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ACTU assertions about Worker Entitlement Funds cannot go unchallenged

"The ACTU assertion that the investment earnings on amounts contributed by employers to Worker Entitlement Funds for the benefit of their employees are a 'surplus' that can be readily distributed to the unions and employer associations that set up the Funds is patently wrong. The ACTU should be condemning this appalling behaviour, not trying to justify it," Australian Industry Group Chief Executive, Innes Willox, said today.

"There are currently $2 billion in Workers Entitlement Funds. Just imagine how much higher this amount would be if the investment earnings had not been regularly siphoned off over the past 20 years.

"Industry superannuation funds were jointly established by unions and employer associations, but who would accept the nonsense idea in a comparable analogy that the investment earnings on superannuation contributions made by employers for the benefit of their employees belong to unions and employer associations? No one would, of course, and rightly so. Over the past 20 years, superannuation fund members have received considerable benefits from the investment returns on their employers’ superannuation contributions. Why shouldn’t members of Worker Entitlement Funds receive similar benefits?

"16 years ago the Cole Royal Commission recommended that Worker Entitlement Funds be regulated but unfortunately the recommendation was not acted upon at the time. The Funds were much smaller in those days and the issue was not regarded as a priority by Government. In his final report, Commissioner Cole highlighted the flaws in the arguments that investment earnings are 'surplus'. He said:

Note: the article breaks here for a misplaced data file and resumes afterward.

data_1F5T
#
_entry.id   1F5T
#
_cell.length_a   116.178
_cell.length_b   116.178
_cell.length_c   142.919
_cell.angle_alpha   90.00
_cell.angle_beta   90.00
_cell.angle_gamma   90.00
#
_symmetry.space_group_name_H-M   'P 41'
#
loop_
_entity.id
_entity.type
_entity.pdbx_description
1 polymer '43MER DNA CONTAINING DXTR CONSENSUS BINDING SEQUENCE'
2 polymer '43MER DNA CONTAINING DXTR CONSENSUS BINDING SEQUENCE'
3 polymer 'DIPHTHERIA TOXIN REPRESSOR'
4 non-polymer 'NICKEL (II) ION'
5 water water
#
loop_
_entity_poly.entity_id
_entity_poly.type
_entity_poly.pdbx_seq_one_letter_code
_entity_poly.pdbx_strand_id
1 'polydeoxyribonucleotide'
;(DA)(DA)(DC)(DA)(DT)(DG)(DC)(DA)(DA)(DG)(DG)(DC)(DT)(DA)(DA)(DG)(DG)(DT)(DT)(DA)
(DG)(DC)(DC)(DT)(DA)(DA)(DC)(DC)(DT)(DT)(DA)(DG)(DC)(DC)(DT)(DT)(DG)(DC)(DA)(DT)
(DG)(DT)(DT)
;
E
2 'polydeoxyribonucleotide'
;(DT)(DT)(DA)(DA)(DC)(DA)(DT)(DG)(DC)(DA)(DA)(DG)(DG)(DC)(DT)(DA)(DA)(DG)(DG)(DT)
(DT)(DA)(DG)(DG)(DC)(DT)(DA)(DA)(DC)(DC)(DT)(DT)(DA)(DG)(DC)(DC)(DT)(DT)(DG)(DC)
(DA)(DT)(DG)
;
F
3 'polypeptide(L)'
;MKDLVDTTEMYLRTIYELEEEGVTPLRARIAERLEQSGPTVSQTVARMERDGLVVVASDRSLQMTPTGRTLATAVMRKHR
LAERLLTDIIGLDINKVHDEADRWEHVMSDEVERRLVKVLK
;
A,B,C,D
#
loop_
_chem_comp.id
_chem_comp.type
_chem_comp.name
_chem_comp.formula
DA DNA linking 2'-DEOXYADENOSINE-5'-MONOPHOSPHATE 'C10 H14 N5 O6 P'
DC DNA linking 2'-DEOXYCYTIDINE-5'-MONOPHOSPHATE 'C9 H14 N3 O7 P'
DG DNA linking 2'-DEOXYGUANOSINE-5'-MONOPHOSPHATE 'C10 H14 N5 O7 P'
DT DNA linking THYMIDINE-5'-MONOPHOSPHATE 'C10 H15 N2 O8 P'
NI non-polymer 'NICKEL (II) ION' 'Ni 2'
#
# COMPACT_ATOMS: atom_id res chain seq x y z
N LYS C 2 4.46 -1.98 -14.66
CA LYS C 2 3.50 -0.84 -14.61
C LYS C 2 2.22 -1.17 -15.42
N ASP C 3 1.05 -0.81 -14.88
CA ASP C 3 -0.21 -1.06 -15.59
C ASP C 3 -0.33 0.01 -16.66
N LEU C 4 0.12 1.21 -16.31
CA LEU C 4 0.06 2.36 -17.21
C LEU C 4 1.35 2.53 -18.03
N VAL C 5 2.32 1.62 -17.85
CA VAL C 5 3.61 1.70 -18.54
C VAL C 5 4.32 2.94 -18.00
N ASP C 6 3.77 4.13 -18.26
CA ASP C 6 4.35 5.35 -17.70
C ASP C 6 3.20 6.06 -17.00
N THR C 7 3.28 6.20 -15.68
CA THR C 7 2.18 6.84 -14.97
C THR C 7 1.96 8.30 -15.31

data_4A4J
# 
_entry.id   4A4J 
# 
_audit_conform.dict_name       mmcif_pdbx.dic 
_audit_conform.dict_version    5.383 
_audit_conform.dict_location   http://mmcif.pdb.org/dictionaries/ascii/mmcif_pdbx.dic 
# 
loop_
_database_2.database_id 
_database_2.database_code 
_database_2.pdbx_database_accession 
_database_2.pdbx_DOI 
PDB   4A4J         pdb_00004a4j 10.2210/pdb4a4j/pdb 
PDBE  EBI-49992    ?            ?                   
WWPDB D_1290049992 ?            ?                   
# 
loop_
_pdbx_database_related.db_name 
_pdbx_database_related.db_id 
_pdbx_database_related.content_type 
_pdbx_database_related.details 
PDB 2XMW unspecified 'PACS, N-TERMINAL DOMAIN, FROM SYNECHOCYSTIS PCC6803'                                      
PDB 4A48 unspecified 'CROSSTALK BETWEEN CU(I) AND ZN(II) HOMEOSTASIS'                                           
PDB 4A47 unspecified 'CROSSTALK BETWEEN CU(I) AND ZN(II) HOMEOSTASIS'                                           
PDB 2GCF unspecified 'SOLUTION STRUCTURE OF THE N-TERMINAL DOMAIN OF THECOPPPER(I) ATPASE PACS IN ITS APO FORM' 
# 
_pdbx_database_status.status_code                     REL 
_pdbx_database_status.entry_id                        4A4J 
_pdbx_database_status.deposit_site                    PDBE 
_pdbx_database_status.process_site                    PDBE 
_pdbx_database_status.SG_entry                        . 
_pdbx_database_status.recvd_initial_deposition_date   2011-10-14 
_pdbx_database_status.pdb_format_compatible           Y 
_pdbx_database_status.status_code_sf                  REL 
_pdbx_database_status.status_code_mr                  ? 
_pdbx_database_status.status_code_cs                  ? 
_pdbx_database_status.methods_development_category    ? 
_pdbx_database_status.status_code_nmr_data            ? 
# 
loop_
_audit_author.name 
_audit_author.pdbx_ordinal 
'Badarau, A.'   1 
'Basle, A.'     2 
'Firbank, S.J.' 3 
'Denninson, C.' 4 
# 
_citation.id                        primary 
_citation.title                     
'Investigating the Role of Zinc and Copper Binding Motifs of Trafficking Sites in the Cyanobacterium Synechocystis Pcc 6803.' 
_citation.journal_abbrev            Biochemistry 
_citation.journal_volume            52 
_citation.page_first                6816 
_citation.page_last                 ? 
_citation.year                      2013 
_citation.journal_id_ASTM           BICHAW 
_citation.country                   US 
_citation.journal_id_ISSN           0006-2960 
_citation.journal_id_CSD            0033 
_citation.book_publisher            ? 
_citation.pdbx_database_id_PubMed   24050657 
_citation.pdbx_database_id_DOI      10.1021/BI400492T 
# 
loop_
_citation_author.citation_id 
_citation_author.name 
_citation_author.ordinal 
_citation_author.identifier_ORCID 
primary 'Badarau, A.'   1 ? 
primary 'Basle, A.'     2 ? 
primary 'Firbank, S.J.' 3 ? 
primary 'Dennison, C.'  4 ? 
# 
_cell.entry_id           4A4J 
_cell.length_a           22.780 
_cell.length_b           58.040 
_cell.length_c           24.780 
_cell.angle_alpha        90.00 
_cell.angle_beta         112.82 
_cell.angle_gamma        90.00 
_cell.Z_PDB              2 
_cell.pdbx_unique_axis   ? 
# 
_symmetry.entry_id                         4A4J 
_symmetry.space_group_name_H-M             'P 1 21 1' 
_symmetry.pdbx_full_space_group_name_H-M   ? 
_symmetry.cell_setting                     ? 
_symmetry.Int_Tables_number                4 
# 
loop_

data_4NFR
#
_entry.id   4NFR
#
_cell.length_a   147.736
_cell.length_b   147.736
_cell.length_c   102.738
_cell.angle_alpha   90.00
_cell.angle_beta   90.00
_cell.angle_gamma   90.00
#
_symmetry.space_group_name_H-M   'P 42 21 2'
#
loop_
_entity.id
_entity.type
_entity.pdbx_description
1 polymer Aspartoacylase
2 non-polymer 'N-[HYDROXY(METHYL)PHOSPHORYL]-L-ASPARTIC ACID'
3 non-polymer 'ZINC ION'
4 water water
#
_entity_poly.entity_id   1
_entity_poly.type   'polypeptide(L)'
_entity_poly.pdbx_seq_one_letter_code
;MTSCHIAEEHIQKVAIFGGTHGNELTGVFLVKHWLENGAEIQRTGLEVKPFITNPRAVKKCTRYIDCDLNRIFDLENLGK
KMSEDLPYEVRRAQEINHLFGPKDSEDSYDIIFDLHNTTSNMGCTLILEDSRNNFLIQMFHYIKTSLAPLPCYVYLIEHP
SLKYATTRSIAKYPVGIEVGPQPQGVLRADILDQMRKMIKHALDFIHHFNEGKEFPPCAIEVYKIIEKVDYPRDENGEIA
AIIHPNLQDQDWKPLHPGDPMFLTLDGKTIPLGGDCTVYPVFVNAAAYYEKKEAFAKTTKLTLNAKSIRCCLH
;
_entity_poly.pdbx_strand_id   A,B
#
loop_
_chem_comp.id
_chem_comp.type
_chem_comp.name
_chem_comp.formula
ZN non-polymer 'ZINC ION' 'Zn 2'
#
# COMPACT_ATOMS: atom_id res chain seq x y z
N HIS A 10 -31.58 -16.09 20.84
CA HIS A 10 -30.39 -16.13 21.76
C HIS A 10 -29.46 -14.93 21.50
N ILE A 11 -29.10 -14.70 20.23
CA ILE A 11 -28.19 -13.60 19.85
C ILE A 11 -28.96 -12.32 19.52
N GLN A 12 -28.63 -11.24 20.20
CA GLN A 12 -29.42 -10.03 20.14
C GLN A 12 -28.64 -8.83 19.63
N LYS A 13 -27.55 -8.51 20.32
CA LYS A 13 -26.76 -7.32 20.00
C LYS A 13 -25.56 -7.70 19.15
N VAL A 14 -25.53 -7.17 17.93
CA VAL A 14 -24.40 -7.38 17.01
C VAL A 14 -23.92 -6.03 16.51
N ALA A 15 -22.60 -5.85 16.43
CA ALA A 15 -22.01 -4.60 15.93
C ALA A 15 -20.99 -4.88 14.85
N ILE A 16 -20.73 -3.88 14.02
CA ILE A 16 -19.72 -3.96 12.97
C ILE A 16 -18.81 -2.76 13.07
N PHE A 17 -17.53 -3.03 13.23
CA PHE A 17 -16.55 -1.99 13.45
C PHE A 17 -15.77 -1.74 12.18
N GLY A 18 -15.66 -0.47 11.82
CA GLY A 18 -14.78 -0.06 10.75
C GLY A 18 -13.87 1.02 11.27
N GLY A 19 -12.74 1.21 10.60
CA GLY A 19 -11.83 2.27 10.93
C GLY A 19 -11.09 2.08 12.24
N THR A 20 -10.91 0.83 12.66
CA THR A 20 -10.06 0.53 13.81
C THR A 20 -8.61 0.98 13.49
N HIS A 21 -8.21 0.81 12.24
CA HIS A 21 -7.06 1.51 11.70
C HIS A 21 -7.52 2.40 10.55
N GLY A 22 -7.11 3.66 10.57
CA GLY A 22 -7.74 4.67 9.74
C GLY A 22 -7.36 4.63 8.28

"Those administering the funds appear to have lost sight of the fundamental premise that employer contributions are to fund redundancy entitlements. It follows that contributions, and returns on investments of the fund, should be held by the fund and distributed only for the purpose of paying redundancy entitlements.

"If funds were used only for the purposes for which they were established, contributions could be reduced – thus reducing building costs – or benefits to employees could be increased.”

"The investment earnings on Worker Benefits Funds, like the Protect redundancy fund, belong to the workers – not to the unions and employer associations that set up these funds. It is appalling that millions of dollars of these earnings are being siphoned off as so called 'surpluses'.

"Also, not all Fund members are members of a union, and unions don’t provide services to non-members, so money transferred to unions is obviously not going to spent to the benefit of all Fund members.

"Parliament needs to urgently pass the Proper Use of Worker Benefits Bill to prevent further ‘wage theft’ of such employee funds," said Mr Willox.


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Tony Melville – 0419 190 347